Persistent Link:
http://hdl.handle.net/10150/289052
Title:
Geochemical studies of the cores of terrestrial planetary bodies
Author:
Chabot, Nancy Lynne
Issue Date:
1999
Publisher:
The University of Arizona.
Rights:
Copyright © is held by the author. Digital access to this material is made possible by the University Libraries, University of Arizona. Further transmission, reproduction or presentation (such as public display or performance) of protected items is prohibited except with permission of the author.
Abstract:
From the Earth to asteroids, numerous rocky bodies in our solar system are believed to have a metallic core at their center. However, due to the inaccessibility of these cores, fundamental issues, such as the composition of the cores or the processes of core formation and core evolution, are not well known. I have conducted both theoretical and experimental geochemical studies which have improved our understanding of the cores of terrestrial planetary bodies. The radioactive decay of K is an important planetary heat source, but the distribution of K in terrestrial planetary bodies has been debated. My experimental work, which examined the solubility of K in metal, shows no evidence for K to be an important heat source in metallic cores. The element pairs of Ag, Pd and Re, Os have been used to date core formation and core evolution events in our solar system. My experimental determination of the partitioning behavior of these important elements can be used to better understand their distribution in iron meteorites, our only samples of planetary cores. Simple fractional crystallization of a metallic core cannot explain the elemental trends observed within iron meteorite groups. I have developed a crystallization model which suggests slight inhomogeneities and mixing in the molten core were important during core evolution. As a metallic core crystallizes, liquid immiscibility may be encountered, which could significantly affect the subsequent evolution of the core. My experimental work suggests the role of liquid immiscibility during the crystallization of a metallic core is significantly smaller than the published phase diagram implies. These four topics, though each an independent project, together provide insight into the nature of the cores of terrestrial planetary bodies and the processes which affect those cores.
Type:
text; Dissertation-Reproduction (electronic)
Keywords:
Physics, Astronomy and Astrophysics.; Geochemistry.
Degree Name:
Ph.D.
Degree Level:
doctoral
Degree Program:
Graduate College; Planetary Sciences
Degree Grantor:
University of Arizona
Advisor:
Drake, Michael J.

Full metadata record

DC FieldValue Language
dc.language.isoen_USen_US
dc.titleGeochemical studies of the cores of terrestrial planetary bodiesen_US
dc.creatorChabot, Nancy Lynneen_US
dc.contributor.authorChabot, Nancy Lynneen_US
dc.date.issued1999en_US
dc.publisherThe University of Arizona.en_US
dc.rightsCopyright © is held by the author. Digital access to this material is made possible by the University Libraries, University of Arizona. Further transmission, reproduction or presentation (such as public display or performance) of protected items is prohibited except with permission of the author.en_US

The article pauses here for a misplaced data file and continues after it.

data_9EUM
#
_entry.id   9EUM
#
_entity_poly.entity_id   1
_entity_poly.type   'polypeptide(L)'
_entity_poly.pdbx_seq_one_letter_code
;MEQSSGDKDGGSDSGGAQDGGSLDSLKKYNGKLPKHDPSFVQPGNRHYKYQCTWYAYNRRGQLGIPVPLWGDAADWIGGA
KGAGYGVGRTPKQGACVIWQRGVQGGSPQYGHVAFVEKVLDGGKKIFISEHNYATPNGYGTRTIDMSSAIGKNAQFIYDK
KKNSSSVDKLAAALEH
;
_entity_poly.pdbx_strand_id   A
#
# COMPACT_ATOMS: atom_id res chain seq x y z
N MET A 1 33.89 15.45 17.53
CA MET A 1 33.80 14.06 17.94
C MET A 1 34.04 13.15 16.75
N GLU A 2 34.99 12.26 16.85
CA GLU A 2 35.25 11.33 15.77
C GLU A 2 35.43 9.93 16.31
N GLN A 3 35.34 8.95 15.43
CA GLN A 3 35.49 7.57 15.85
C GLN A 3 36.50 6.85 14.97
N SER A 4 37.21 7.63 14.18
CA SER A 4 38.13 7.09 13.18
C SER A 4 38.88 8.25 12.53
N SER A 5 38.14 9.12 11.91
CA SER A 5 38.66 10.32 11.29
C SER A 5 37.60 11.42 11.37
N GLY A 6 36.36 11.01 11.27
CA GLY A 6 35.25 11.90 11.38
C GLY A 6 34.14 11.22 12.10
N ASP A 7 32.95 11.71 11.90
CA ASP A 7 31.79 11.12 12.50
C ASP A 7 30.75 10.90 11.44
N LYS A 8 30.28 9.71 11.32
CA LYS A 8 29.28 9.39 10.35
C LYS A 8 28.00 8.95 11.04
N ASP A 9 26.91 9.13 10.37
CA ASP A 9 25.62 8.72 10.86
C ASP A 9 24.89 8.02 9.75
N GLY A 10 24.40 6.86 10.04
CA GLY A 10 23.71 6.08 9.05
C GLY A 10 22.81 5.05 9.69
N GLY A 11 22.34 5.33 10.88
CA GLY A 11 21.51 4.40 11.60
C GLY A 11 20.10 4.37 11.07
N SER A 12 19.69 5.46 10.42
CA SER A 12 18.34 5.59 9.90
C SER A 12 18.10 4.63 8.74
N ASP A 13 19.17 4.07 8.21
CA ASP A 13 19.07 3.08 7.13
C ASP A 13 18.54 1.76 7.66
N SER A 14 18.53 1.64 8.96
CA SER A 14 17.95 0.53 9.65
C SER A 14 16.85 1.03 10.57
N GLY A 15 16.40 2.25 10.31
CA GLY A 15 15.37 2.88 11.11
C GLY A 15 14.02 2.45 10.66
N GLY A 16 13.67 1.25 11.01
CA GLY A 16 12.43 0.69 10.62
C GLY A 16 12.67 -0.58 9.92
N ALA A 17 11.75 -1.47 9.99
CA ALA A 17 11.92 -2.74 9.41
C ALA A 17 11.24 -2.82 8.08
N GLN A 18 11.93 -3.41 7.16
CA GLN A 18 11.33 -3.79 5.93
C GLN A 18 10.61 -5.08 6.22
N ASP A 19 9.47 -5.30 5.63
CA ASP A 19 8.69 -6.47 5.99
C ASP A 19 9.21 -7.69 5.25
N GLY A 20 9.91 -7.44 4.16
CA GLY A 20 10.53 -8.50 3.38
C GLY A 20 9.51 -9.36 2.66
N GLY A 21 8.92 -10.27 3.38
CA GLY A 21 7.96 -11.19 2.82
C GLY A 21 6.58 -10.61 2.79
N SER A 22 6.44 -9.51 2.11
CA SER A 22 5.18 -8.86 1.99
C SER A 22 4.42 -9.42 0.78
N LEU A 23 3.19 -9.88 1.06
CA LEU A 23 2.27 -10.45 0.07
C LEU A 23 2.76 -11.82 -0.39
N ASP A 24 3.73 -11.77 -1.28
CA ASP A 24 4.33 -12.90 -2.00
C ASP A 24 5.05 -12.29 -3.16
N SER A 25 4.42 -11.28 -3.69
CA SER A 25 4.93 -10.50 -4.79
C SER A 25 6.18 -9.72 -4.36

dc.description.abstractFrom the Earth to asteroids, numerous rocky bodies in our solar system are believed to have a metallic core at their center. However, due to the inaccessibility of these cores, fundamental issues, such as the composition of the cores or the processes of core formation and core evolution, are not well known. I have conducted both theoretical and experimental geochemical studies which have improved our understanding of the cores of terrestrial planetary bodies. The radioactive decay of K is an important planetary heat source, but the distribution of K in terrestrial planetary bodies has been debated. My experimental work, which examined the solubility of K in metal, shows no evidence for K to be an important heat source in metallic cores. The element pairs of Ag, Pd and Re, Os have been used to date core formation and core evolution events in our solar system. My experimental determination of the partitioning behavior of these important elements can be used to better understand their distribution in iron meteorites, our only samples of planetary cores. Simple fractional crystallization of a metallic core cannot explain the elemental trends observed within iron meteorite groups. I have developed a crystallization model which suggests slight inhomogeneities and mixing in the molten core were important during core evolution. As a metallic core crystallizes, liquid immiscibility may be encountered, which could significantly affect the subsequent evolution of the core. My experimental work suggests the role of liquid immiscibility during the crystallization of a metallic core is significantly smaller than the published phase diagram implies. These four topics, though each an independent project, together provide insight into the nature of the cores of terrestrial planetary bodies and the processes which affect those cores.en_US
dc.typetexten_US
dc.typeDissertation-Reproduction (electronic)en_US
dc.subjectPhysics, Astronomy and Astrophysics.en_US
dc.subjectGeochemistry.en_US
thesis.degree.namePh.D.en_US
thesis.degree.leveldoctoralen_US
thesis.degree.disciplineGraduate Collegeen_US
thesis.degree.disciplinePlanetary Sciencesen_US
thesis.degree.grantorUniversity of Arizonaen_US
dc.contributor.advisorDrake, Michael J.en_US
dc.identifier.proquest9957965en_US
dc.identifier.bibrecord.b40143405en_US
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